As the military situation deteriorated in Java and the Japanese were about to take the island, what was left of the once-proud US Asiatic Fleet was ordered to leave. On 1 March 1942, Tulsa, Asheville, Lark, and the gunboat Isabel (PY-10) left Tjilatjap and steamed towards Australia. Unfortunately, Asheville developed engine trouble and fell behind and later was sunk by Japanese warships. By sheer luck, the other three ships avoided both Japanese aircraft and naval vessels and made it to Australia.

Tulsa was based at Fremantle, Australia, and for the next seven months was assigned patrol duties off the Australian coast. In October 1942, she underwent a major overhaul in Sydney and was equipped with British ASDIC sonar, degaussing equipment, Y-guns, and 20-mm cannons. Once the overhaul was completed, Tulsa again was used as a convoy escort. But towards the end of 1942, she briefly was assigned to Submarine Forces, Southwest Pacific, and used as a practice target for Allied submarines based at Fremantle. Tulsa would conduct naval exercises with the submarines, enabling them to practice surface and subsurface attacks on the gunboat. In November 1942, Tulsa was sent to New Guinea, where she assisted American PT boats at their base at Kona Kope, on the southeastern shore of Milne Bay. But on 20 December 1942, Tulsa struck an uncharted submerged pinnacle and had to return to Australia for repairs.

Once repairs were completed, Tulsa returned to Milne Bay and resumed her patrol duties. On the night of 20 January 1943, six Japanese aircraft attacked the ship. Fortunately, Tulsa’s gunners were able to prevent the Japanese from scoring any hits, even though 12 bombs were dropped on the ship. For the rest of 1943, Tulsa served in New Guinea, tending PT boats, escorting supply ships, and serving as the flagship for the Seventh Fleet. On one occasion, while serving as a PT boat tender, Tulsa towed PT-109, which was later commanded by John F. Kennedy, the future president of the United States.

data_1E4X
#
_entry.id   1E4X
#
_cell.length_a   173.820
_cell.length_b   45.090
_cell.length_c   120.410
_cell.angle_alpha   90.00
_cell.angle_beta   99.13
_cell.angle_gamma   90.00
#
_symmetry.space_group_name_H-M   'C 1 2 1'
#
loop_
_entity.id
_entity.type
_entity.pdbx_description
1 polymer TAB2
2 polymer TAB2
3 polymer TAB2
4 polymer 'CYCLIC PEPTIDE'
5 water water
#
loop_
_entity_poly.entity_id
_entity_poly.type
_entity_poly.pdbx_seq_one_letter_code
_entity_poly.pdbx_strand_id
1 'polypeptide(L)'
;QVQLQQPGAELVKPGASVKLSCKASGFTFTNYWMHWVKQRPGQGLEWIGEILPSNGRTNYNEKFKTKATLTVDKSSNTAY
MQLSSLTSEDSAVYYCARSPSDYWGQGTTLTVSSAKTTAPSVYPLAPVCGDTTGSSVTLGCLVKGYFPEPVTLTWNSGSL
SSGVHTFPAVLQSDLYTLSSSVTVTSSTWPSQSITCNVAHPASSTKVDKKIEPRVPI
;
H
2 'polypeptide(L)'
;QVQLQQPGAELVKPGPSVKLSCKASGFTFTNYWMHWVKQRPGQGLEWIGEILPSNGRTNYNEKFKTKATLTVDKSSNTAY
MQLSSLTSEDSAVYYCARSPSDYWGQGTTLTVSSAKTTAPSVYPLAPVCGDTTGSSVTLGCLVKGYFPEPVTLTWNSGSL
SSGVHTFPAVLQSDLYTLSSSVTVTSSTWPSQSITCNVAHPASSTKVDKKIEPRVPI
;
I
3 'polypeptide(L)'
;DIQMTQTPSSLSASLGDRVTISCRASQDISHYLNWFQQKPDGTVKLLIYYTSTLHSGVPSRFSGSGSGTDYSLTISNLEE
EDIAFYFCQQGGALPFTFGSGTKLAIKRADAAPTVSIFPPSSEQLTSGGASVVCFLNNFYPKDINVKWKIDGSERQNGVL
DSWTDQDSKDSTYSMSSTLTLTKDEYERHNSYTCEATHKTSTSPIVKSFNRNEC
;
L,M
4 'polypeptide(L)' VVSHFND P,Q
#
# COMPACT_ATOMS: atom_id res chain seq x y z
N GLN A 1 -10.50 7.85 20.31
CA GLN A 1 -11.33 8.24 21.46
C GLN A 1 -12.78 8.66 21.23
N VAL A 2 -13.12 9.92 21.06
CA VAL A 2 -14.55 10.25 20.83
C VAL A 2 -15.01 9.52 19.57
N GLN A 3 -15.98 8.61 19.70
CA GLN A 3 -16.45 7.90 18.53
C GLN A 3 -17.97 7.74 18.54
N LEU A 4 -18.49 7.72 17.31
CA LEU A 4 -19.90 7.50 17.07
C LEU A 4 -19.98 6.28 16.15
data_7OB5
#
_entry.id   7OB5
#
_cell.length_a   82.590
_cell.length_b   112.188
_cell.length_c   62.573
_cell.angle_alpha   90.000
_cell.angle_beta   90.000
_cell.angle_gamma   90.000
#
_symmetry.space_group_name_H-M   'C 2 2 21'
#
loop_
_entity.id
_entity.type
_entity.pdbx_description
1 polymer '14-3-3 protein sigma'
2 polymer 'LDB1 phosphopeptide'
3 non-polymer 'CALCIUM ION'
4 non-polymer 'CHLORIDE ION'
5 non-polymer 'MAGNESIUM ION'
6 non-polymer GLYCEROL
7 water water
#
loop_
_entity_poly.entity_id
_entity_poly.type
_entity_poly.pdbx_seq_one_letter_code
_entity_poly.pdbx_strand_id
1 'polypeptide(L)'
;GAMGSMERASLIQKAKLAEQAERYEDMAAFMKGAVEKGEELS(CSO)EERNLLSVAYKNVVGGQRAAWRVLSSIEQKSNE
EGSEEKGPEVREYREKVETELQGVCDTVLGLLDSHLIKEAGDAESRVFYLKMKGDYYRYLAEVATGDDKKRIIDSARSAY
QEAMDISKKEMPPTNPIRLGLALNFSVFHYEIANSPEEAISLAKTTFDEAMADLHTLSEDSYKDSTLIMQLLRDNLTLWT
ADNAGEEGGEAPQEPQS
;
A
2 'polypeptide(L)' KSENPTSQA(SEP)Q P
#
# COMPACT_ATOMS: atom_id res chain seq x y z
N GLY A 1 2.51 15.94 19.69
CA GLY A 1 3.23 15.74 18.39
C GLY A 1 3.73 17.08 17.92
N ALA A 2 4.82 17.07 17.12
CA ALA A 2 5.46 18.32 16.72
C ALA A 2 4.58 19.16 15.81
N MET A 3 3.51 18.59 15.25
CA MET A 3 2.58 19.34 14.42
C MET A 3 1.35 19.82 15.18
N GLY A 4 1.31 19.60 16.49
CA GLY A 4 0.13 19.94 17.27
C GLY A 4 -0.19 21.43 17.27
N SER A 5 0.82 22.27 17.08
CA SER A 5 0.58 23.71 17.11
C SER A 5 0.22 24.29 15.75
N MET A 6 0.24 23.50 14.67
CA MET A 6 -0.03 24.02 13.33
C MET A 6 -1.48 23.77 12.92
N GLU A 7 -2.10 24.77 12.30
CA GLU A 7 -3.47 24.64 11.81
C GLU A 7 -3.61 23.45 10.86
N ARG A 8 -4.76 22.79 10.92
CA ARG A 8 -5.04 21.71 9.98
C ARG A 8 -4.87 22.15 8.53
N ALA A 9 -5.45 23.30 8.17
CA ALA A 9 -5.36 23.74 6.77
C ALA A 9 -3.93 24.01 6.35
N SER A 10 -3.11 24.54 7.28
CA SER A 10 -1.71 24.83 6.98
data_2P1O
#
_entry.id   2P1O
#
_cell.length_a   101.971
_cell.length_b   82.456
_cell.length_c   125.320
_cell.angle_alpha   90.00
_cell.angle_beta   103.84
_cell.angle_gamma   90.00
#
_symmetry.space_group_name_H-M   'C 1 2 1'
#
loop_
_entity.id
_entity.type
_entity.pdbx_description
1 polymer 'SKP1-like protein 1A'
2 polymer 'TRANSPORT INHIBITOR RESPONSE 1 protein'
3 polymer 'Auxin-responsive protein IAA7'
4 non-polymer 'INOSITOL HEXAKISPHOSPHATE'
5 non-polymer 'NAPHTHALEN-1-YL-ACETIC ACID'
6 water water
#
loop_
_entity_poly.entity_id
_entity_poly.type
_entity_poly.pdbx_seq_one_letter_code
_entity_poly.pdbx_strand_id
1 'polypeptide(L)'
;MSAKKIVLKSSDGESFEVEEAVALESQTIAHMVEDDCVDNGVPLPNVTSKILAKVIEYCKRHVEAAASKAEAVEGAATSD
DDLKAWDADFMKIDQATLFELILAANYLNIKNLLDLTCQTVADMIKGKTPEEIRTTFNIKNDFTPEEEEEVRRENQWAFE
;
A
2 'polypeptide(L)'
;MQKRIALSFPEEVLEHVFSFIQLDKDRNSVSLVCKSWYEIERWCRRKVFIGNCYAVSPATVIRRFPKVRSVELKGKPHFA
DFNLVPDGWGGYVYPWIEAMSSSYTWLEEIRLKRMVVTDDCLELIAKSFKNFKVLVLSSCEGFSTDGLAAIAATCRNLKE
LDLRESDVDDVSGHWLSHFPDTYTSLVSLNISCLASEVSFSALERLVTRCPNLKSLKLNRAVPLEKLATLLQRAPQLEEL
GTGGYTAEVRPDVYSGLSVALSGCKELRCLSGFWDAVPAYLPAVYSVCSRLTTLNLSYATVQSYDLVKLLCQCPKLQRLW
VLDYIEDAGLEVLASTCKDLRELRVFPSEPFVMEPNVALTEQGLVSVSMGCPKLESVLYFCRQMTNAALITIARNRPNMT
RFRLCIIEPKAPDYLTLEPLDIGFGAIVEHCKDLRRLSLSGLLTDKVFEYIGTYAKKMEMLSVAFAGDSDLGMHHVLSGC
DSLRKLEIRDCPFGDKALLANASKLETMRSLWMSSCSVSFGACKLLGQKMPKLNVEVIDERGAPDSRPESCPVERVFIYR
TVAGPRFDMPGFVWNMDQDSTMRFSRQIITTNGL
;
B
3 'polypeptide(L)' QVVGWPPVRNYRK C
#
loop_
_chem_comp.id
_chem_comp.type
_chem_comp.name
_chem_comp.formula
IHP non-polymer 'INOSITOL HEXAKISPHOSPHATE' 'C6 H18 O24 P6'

Tulsa underwent another major overhaul in December 1943 and then was sent back to Milne Bay. She served as the flagship for Captain Bern C. Anderson, Commander, Task Force 76.5.3 and also participated in the assault on Hollandia on 26 April 1944 and on Wakde Island on 17 May. After that, she was used as an escort and patrol craft in the New Guinea/Australia area of operations before being transferred to the Philippines in November 1944.

While in the Philippines, Tulsa remained with the Seventh Fleet. On 18 December 1944, the old gunboat was renamed Tacloban, after a town on the island of Leyte, so that her old name could be used for a new heavy cruiser that was being built back in the United States. Tacloban continued her convoy escort and patrol duties in the Philippines until early September 1945, when she was ordered to escort two ships to Okinawa. But on 7 September 1945, while steaming towards Okinawa, Tacloban had a major engine malfunction and was barely able to make it to the island under her own power. Once repairs were made at Okinawa, Tacloban was ordered to steam back to the United States. She reached Pearl Harbor on 18 December 1945 and San Francisco on 10 January 1946. The Navy determined that it had no further use for this old warship, so she was decommissioned on 6 March 1946. On 12 October 1946, Tacloban, formerly USS Tulsa, was sold for scrapping.